Getting a boost because you're a minority? Maybe not, but I do believe men get a boost because they're men. Even in nursing, which is (or is supposed to be) a primarily female profession, I think men get more money and more opportunities.
My husband and I are both ICU nurses, and when we moved cross country a few years ago, I got a position at Man's Best Hospital, to start two months down the road. It wasn't easy, despite my quarter century of nursing experience and rave letters of recommendation to even get the interview. I went through all the appropriate steps -- online application and resume submission, etc. I POLISHED that resume and cover letter. I had 20 years of experience with the particular patient population, had been published writing about the patient population and had piloted a program at my previous workplace that MBH was trying to get off the ground. After three interviews, I finally got the job. After hearing me rave about the fantastic opportunity, DH called the manager of the unit where I was going to work and asked for a job. He got it.
We started on the same day, but I was hired first and was therefore eligible for a bonus for recruiting DH. Nevertheless, they started him higher on the seniority list because it was "alphabetical." (Same last name, and my first initial preceded his.)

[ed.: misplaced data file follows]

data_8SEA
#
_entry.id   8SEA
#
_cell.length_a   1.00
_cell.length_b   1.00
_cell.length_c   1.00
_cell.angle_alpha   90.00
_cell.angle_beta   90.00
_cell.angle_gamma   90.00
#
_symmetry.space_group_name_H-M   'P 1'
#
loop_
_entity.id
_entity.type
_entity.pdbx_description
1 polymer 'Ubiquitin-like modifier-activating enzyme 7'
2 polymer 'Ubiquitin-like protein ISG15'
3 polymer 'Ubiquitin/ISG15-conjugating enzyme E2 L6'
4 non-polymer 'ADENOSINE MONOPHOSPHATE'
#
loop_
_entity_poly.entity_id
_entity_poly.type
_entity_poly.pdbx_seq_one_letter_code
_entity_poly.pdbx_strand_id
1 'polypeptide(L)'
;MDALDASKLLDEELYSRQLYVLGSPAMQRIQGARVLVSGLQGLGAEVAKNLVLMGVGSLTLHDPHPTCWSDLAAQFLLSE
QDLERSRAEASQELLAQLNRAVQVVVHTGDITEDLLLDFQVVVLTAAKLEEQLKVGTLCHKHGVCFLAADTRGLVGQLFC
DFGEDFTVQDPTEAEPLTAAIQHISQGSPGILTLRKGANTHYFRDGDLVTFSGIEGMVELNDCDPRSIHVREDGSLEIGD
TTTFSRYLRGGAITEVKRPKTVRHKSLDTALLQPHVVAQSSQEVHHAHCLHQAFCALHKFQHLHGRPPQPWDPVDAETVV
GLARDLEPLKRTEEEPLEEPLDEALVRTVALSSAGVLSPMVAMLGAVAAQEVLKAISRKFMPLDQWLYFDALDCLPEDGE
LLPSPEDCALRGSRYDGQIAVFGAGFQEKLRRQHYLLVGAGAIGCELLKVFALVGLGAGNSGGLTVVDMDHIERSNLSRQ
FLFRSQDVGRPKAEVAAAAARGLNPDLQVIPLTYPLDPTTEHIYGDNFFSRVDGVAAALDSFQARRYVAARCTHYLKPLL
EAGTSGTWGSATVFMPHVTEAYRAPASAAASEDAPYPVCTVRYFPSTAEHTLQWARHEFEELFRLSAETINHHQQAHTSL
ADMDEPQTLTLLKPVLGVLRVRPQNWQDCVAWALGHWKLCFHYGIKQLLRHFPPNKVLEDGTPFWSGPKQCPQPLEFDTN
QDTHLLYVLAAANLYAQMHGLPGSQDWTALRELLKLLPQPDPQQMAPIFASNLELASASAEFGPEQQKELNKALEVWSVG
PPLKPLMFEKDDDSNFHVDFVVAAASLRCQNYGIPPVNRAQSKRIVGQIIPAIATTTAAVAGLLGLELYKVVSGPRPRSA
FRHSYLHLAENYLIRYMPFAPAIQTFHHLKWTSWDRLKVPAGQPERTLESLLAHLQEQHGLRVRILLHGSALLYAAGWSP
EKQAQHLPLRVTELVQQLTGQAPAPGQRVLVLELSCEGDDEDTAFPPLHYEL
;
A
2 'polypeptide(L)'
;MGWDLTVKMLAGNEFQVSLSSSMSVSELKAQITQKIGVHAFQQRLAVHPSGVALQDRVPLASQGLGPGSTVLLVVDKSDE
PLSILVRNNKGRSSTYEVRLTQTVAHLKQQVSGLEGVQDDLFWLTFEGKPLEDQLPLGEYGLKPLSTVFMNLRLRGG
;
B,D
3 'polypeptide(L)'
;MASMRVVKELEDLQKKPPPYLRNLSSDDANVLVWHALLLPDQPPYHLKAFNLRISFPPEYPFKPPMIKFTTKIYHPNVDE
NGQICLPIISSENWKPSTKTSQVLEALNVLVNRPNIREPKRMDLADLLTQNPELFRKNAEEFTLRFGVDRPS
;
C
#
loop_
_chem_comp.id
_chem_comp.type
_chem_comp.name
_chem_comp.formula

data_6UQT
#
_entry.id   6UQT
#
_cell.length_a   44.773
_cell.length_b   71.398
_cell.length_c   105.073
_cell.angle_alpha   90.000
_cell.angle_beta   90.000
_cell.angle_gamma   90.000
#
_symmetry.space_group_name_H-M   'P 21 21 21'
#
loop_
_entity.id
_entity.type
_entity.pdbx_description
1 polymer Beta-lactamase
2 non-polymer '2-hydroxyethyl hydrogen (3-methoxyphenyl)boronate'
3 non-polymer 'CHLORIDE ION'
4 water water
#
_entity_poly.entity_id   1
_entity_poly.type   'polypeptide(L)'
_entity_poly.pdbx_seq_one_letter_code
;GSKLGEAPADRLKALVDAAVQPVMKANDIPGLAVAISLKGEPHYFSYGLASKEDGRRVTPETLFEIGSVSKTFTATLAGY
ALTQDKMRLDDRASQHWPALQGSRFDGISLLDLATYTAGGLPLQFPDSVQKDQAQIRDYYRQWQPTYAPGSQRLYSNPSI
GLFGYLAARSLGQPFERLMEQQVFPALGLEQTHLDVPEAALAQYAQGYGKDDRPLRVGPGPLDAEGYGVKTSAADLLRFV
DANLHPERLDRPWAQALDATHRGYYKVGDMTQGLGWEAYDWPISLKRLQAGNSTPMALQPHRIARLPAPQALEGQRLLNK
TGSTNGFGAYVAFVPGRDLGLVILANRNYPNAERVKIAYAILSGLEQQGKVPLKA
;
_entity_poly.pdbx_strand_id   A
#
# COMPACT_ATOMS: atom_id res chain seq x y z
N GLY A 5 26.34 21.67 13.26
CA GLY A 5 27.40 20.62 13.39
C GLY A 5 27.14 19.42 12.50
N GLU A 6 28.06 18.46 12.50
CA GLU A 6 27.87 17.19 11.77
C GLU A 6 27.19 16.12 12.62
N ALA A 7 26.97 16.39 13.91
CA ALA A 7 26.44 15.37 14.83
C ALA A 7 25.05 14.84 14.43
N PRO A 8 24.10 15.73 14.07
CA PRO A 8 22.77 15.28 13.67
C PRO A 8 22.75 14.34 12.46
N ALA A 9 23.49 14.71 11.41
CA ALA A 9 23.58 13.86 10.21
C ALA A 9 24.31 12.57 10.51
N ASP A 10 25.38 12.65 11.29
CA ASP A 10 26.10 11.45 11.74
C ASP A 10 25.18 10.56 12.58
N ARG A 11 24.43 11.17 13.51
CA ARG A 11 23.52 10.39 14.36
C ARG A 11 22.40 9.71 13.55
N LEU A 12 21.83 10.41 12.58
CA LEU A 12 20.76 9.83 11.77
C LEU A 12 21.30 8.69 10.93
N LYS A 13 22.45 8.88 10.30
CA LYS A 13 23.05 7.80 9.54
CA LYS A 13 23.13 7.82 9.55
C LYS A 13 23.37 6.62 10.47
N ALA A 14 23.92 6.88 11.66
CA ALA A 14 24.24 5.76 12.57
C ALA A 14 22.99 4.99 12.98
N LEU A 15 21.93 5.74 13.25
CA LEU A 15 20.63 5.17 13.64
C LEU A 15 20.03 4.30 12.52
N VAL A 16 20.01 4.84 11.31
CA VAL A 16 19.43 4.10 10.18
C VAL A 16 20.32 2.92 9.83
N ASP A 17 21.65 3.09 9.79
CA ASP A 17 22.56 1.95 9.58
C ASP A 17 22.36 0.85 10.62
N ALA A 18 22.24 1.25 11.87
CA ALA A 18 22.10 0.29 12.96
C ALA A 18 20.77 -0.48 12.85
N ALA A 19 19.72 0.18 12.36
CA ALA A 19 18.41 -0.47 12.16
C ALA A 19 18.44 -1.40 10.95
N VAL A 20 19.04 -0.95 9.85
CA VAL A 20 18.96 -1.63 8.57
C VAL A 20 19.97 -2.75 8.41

I had five more years of experience as a nurse, ten more years of experience with the particular patient population and a master's degree as opposed to his associate's. He made five cents more an hour to start.
After one year, RNs were eligible for promotion if they completed a project, joined one of the unit committees, submitted an application and supporting letters of recommendation from colleagues and taught an in-service. DH did none of those things. I did all of them. He got the promotion and the pay raise. I did not. ("Different evaluators," my manager said. "We try to be fair, but sometimes it's more subjective. You can apply again next year.")
It's now been years. There have been several reviews, we've both had pay raises and I finally got the promotion. But because all of the pay raises are based on a percentage of your salary, he's now making over a dollar an hour more than me, and for as long as we work there that will be the case. DH is an excellent nurse, and I'm very happy for him that he's been recognized for his excellence. But the only reason HE can think of for the disparity in our salary and for his preferential treatment is that he's male.